The MegaMilitary Project | Online Edition #405
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General Creighton Williams Abrams Jr.

U.S. general best known for his service in the late phase of American operations during the Vietnam War

TK Tim Kirsten Updated
General Creighton Williams Abrams Jr.

Abrams was a native of Springfield, Massachusetts, and received an appointment to West Point, where he was a superb student, graduating in 1936, eighteenth in a class of 276. Commissioned a second lieutenant of cavalry, he was promoted to captain in 1940 and transferred to armor. In Europe, during World War II, he brilliantly commanded the Thirty-Seventh Tank Battalion and, at the critical Battle of the Bulge.

He led the column of Fourth Armored Division into Bastogne on December 6, 1944, relieving the 101st Airborne Division, which had been pinned down by a massive German offensive. General George S. Patton, in command of the U.S. Third Army and the master planner of the bold relief operation at Bastogne, was generous in his praise: "I'm supposed to be the best tank commander in the Army, but I have one peer - Abe Abrams." At the end of World War II, in 1945, Abrams was promoted to temporary colonel and subsequently received an appointment to the Armor School at Fort Knox, Kentucky, as its director.

After serving in this post from 1946 to 1948, he was graduated from the Command and General Staff School in 1949. His next combat service came in the Korean War, when he served successively as chief of staff for the I, X, and IX Corps from June 1950 through July 1953. Following the cease-fire in 1953, Abrams was singled out for a staff post and attended the Army War College.

After receiving a promotion to brigadier general in February 1956, Abrams was named deputy assistant chief of staff for reserve components on the Army General Staff. He was awarded a second star in May 1960 and continued to serve in various command and staff posts, including commander of the Third Armored Division from 1960 to 1962. During September 1962, through May of the following year, he was given the sensitive and difficult task of leading federal troops dispatched to Mississippi to quell riots associated with the enforcement of civil rights legislation. In the late summer of 1963, Abrams was promoted to lieutenant general and given command of V Corps in Germany. A year later, in September 1964, he received his fourth star and was named army vice chief of staff.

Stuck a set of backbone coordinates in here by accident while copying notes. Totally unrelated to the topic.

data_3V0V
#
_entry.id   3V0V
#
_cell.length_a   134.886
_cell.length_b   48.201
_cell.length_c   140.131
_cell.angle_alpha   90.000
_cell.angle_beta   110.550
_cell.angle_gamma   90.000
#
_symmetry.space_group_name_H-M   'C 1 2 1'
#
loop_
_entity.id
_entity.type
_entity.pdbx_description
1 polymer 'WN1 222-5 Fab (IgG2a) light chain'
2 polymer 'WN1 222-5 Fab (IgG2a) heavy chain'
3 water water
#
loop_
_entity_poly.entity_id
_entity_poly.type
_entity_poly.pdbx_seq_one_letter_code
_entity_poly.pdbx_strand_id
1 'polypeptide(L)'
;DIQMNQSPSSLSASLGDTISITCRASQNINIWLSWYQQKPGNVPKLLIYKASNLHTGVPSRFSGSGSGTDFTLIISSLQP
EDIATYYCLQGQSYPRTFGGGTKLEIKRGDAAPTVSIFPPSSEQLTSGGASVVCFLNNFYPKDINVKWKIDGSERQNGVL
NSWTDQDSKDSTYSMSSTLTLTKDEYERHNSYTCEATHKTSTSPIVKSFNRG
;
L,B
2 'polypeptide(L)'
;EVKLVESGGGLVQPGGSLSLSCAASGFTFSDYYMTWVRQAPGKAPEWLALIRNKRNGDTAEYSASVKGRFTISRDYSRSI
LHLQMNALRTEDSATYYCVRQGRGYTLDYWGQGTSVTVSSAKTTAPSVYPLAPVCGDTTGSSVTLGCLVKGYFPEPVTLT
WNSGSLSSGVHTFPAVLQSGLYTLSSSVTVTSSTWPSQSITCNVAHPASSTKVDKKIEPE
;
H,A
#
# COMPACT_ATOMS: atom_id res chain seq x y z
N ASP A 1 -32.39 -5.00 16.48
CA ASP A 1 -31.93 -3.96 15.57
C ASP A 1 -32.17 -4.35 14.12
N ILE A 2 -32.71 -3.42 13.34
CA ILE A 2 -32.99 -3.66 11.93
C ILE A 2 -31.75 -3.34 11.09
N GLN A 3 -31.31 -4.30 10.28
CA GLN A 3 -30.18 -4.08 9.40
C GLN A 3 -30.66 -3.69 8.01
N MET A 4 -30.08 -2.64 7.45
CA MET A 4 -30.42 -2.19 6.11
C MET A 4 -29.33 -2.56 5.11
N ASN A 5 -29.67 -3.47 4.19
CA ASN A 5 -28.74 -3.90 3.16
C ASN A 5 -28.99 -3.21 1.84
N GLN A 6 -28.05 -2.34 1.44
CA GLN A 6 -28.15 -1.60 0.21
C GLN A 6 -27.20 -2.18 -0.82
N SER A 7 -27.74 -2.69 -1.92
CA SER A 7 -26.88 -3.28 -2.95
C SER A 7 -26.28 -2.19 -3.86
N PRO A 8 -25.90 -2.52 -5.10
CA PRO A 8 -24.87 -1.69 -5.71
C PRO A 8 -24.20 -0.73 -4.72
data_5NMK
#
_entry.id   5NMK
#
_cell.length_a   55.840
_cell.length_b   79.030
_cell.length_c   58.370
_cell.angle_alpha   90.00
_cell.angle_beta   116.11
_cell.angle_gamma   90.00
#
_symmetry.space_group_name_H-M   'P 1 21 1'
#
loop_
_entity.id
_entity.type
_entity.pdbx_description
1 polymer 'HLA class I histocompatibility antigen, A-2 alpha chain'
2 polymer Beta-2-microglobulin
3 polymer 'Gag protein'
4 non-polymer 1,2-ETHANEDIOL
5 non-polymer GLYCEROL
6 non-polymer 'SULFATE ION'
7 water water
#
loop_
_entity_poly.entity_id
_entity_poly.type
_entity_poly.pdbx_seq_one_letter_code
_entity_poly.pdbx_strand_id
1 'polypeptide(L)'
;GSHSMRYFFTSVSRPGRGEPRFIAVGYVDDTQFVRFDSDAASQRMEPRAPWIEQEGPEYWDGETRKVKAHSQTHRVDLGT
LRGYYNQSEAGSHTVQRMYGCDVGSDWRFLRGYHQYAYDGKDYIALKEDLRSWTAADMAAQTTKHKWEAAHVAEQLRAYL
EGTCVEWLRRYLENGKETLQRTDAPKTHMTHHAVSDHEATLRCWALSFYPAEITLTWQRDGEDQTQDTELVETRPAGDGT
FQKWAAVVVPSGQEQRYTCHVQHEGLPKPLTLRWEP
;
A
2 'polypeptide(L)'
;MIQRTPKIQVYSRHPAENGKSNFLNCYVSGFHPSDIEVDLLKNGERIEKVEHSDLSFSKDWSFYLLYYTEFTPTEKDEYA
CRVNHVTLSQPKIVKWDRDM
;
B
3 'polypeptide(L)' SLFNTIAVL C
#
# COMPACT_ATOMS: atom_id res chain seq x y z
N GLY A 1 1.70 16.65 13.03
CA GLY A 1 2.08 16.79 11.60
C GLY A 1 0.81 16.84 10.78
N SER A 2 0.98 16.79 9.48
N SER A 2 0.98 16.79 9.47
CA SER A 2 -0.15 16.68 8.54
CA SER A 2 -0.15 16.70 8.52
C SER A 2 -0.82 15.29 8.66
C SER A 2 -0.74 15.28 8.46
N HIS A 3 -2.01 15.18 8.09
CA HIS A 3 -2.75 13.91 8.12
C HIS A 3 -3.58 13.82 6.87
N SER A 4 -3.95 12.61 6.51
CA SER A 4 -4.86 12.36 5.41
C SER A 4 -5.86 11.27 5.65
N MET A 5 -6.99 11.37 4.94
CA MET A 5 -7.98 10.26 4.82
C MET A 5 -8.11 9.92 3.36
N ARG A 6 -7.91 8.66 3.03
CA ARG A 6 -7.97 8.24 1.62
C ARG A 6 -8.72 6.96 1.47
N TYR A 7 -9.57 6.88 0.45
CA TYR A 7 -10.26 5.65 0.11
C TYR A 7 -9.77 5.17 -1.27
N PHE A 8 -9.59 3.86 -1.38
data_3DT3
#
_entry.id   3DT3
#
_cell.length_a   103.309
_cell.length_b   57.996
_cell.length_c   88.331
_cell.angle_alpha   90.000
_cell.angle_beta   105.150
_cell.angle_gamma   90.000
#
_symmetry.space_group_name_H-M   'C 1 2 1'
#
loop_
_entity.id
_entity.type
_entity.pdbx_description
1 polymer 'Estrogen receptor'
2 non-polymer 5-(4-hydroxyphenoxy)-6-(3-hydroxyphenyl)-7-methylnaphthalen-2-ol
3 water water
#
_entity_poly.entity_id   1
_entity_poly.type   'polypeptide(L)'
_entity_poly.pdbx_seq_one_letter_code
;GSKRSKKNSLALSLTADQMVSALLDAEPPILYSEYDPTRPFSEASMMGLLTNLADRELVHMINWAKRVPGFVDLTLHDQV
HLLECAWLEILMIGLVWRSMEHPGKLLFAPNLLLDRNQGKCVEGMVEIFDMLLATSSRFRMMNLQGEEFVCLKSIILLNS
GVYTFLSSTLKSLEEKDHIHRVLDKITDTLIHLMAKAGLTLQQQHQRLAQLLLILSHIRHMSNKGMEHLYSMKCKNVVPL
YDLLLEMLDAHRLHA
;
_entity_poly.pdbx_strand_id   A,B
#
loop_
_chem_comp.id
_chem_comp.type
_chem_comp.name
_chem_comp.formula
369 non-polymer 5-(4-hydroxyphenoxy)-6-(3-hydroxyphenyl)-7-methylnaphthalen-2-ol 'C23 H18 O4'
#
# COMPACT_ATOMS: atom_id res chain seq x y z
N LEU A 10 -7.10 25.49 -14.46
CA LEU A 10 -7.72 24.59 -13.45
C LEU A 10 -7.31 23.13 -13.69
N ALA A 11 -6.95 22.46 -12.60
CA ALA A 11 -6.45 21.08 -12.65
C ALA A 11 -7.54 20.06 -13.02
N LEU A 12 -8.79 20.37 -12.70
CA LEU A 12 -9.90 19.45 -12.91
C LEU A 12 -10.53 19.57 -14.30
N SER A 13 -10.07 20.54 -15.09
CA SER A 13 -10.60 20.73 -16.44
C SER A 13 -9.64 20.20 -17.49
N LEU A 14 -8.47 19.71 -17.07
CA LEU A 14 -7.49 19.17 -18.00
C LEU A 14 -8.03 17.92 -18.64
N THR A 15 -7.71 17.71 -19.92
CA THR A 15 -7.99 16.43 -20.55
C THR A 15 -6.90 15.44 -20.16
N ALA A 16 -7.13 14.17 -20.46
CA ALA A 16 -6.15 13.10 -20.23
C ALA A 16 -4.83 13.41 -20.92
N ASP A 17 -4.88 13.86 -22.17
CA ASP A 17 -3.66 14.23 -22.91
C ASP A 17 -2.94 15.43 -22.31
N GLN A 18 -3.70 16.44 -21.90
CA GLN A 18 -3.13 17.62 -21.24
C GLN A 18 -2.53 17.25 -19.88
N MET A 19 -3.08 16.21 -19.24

Creighton Abrams came to widespread public attention as the Vietnam War escalated and he was named deputy commander of the U.S. Military Assistance Command Vietnam (MACV) in May 1967. His greatest challenge came as director of operations in northern South Vietnam during the so-called Tet Offensive of January 30 through February 29, 1968. A massive Viet Cong attack on all fronts, the offensive was an attempt to steamroller South Vietnamese resistance in a single stroke.

The Tet operation was perceived by many Americans on the Home front as a defeat of South Vietnamese and U.S. forces. Indeed, the Tet Offensive added great impetus to the growing American antiwar movement. In military terms, the Tet Offensive was a costly failure for the North Vietnamese, and Abrams was named to succeed General William Westmoreland as commander of U.S. MACV. Abrams departed sharply from Westmoreland's strategy of search and destroy, adopting instead a plan of patrol and ambush that was better suited to the guerrilla nature of the conflict and was effective in disrupting the support and supply lines of the North Vietnamese forces.

Abrams served as MACV commander during the long phase of "Vietnamization" (the transfer of the burden of the war from U.S. to South Vietnamese forces), and, during the presidential administration of Richard M. Nixon, he directed the reduction of American forces in Vietnam through July 1972, when he was appointed as CSA.

He held this post until his death. In recognition of his service as a commander of armored forces, the U.S. Army named its principal battle tank, the M-1 Abrams, in his honor (1980). The IG Farben building in Germany was also named after Abrams from 1975 to 1995.

General Creighton Williams Abrams Jr. - Quick Facts

United States
Service Unit/s:
  • 2nd Armored Cavalry Regiment (United States)
  • 37th Armor Regiment (United States)
  • 3rd Armored Division (United States)
  • 4th Armored Division (United States)
  • 63rd Armored Regiment (United States)
  • Chief of Staff (United States Army)
  • U.S. Military Assistance Command, Vietnam (MACV)
  • V Corps (Fifth Corps) (United States)
Military Rank/s:
  • WWII (1939-1945)
  • Korean War (1950-1953)
  • Vietnam War (1955-1975)
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